Alexander Payne, Nat Faxon, Jim Rash, “The Descendants”
John Logan, “Hugo”
George Clooney, Grant Heslov, , “The Ides of March”
Aaron Sorkin, Steven Zaillian,  “Moneyball”
Bridget O’Connor, Peter Straughn, “Tinker, Tailor, Soldier, Spy”

Best Animated Feature
I won’t even begin with this. Rango was superb and a great tribute to the Western genre. Easily the best animated film of 2011. Next.

“A Cat In Paris”
“Chico & Rita”
“Kung Fu Panda 2”
“Puss in Boots”
“Rango”

Best Foreign Feature
I haven’t seen all of these, but I have seen A Separation and I can understand the huge support behind it. The only other possible competition there could have been was The Skin I Live In, and that’s not even nominated for an Academy Award. Should be a clear victory.

“Bullhead” (Belgium)
“Footnote” (Israel)
“In Darkness” (Poland)
“Monsiuer Lazhar” (Canada)
“A Separation” (Iran)

Best Art Direction
This one is tricky. I will go with Hugo because it created an environment that was both magical for children and whimsical for adults. The many areas inside of just a train station alone that seemed to be marvelous is an incredible feat to pull off. Really, this award could easily go to any of the nominees (something that shouldn’t be this rare this year but sadly it is), but if I had to pick the film that had the most astonishing visuals in an artistic sense, for me it’s Hugo.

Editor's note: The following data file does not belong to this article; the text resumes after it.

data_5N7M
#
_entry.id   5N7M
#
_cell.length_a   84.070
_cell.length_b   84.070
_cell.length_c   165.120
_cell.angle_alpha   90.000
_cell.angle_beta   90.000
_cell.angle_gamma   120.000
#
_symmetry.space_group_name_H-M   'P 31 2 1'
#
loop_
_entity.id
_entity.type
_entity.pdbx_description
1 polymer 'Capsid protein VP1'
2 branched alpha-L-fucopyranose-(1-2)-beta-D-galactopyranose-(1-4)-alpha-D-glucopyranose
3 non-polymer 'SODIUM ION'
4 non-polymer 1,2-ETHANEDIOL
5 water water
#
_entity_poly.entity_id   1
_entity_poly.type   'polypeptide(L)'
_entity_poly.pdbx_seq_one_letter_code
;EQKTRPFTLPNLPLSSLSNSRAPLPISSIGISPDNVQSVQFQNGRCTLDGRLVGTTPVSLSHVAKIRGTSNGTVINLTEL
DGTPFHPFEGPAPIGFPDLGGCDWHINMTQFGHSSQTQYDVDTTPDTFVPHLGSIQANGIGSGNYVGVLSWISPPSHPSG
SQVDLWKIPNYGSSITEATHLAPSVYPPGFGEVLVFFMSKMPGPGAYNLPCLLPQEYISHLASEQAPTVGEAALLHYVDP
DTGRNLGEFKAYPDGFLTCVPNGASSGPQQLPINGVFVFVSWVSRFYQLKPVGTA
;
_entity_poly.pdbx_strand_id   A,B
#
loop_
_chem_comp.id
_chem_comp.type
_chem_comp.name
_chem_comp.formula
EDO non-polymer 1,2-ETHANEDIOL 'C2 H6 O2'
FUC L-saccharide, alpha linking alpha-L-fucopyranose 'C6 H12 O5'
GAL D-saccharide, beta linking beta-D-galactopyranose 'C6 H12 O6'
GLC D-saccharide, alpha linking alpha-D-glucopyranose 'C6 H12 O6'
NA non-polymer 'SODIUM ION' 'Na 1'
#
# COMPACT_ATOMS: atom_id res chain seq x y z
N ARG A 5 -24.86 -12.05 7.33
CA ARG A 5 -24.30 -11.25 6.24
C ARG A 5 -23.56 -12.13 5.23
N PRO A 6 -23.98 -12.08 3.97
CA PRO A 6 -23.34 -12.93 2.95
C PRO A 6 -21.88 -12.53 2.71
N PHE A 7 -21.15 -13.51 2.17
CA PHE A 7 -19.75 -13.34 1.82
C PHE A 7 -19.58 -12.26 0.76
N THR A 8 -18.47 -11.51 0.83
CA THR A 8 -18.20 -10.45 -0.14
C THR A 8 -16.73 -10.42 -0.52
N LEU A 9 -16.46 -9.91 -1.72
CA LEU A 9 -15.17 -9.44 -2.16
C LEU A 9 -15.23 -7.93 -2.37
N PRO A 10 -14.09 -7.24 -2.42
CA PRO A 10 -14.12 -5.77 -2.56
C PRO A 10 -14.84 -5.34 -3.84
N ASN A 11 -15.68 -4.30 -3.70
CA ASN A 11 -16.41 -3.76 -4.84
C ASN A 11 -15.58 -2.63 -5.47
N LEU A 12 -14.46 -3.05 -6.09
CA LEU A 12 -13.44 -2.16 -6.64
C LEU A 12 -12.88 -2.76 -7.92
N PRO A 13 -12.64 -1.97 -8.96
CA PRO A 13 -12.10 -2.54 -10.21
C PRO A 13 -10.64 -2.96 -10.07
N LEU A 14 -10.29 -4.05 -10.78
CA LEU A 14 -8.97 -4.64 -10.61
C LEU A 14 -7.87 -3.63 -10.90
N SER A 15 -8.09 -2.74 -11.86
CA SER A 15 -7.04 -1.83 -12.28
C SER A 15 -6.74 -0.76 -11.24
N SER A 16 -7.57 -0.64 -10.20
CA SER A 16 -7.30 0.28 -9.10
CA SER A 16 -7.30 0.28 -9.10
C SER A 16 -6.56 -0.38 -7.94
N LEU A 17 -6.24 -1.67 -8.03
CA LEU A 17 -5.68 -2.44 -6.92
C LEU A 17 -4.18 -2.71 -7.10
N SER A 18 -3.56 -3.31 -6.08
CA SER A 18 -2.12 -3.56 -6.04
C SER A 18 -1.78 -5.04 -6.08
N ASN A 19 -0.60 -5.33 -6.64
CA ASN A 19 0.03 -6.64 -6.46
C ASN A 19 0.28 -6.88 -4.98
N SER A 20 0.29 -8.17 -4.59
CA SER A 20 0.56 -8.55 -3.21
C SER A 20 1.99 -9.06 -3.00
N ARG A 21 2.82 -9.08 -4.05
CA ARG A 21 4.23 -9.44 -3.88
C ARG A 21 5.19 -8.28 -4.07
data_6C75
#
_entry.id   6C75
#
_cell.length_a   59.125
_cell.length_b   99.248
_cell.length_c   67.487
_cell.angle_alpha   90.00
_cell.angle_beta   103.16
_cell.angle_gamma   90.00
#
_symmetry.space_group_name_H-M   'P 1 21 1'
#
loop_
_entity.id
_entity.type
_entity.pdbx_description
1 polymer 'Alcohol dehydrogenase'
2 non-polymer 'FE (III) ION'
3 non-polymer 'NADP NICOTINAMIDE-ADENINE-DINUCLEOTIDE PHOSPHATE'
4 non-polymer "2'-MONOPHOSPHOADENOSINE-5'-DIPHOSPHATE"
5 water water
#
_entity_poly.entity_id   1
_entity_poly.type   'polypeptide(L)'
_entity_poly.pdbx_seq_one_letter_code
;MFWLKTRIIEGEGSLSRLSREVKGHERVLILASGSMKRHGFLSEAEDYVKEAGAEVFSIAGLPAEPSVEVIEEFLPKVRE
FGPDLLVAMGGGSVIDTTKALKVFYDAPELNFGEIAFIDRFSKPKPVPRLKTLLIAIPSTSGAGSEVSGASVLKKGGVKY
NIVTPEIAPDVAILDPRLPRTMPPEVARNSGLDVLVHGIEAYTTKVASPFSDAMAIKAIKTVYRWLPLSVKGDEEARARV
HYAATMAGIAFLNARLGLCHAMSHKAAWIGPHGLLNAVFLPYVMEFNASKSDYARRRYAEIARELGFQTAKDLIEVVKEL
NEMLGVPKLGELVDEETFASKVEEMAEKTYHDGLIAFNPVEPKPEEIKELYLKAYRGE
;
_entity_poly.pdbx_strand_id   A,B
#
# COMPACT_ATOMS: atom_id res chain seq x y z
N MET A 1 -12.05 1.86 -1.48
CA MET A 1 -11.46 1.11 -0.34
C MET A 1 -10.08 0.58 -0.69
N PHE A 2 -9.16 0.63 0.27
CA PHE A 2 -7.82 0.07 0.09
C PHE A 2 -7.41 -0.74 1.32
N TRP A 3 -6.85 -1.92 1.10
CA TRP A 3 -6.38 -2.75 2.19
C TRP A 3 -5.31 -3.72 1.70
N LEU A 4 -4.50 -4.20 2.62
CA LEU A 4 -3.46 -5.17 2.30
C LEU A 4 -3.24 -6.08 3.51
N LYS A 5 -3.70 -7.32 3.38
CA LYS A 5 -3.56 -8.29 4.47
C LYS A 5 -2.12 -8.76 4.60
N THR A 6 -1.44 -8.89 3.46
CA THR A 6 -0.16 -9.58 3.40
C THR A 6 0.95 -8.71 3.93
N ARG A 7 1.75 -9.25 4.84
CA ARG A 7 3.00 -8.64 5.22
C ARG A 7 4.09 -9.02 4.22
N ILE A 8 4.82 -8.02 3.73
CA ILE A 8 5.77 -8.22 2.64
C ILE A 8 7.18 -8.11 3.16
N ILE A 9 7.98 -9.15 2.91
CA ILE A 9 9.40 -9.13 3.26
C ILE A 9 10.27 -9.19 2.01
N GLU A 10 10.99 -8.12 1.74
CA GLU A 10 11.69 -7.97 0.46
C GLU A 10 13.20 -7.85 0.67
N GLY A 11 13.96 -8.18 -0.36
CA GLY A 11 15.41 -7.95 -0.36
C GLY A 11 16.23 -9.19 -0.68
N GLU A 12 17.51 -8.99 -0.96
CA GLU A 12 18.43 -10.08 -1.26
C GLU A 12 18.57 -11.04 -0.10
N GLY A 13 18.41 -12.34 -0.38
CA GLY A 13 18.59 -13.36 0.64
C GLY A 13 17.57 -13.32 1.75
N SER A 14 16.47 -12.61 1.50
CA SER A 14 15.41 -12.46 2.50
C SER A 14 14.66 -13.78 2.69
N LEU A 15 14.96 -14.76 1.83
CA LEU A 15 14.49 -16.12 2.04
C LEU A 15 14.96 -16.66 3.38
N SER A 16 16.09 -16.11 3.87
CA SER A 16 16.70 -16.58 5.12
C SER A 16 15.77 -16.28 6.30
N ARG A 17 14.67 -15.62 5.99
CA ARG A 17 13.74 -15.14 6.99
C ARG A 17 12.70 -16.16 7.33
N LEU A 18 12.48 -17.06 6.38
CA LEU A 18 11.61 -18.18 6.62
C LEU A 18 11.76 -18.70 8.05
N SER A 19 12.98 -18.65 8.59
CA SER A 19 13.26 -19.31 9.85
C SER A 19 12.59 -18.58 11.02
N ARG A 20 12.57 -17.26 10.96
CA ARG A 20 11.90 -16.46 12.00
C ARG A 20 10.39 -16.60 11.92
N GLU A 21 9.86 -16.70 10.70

“The Artist”
“Harry Potter and the Deathly Hallows Part 2”
“Hugo”
“Midnight in Paris”
“War Horse”

Best Cinematography
I’m honestly surprised The Tree of Life has gotten so much praise from the Academy, especially since so many other wonderful-yet-different films were shunned. While it may not win best picture or best director, there can’t be any way whatsoever it won’t win for its cinematography; Some of the best I have ever seen, to be frank (I never understood that saying. Why would I want to be Frank? Is he cool or something?). If the Tree of Life doesn’t win for its cinematography, I will eat my own eyeballs (considering some of the nominees alone are incredible let downs, pun intended, maybe this statement wasn’t such a good idea).

“The Artist”
“The Girl With the Dragon Tattoo”
“Hugo”
“The Tree of Life”
“War Horse”

Best Costume Design
Jane Eyre pulled off what Marie Antoinette tried to do many years before, except not nearly as radical. The visuals in Jane Eyre are classically based but so modern, and this includes the costume design. The pastel colours are both historically based and cinematically vibrant, and the clothes themselves look exactly how they should. Engaging enough for those of us who can’t stand period films, and accurate enough to please those who love them.

“Anonymous”
“The Artist”
“Hugo”
“Jane Eyre”
“W.E.”

Best Documentary Feature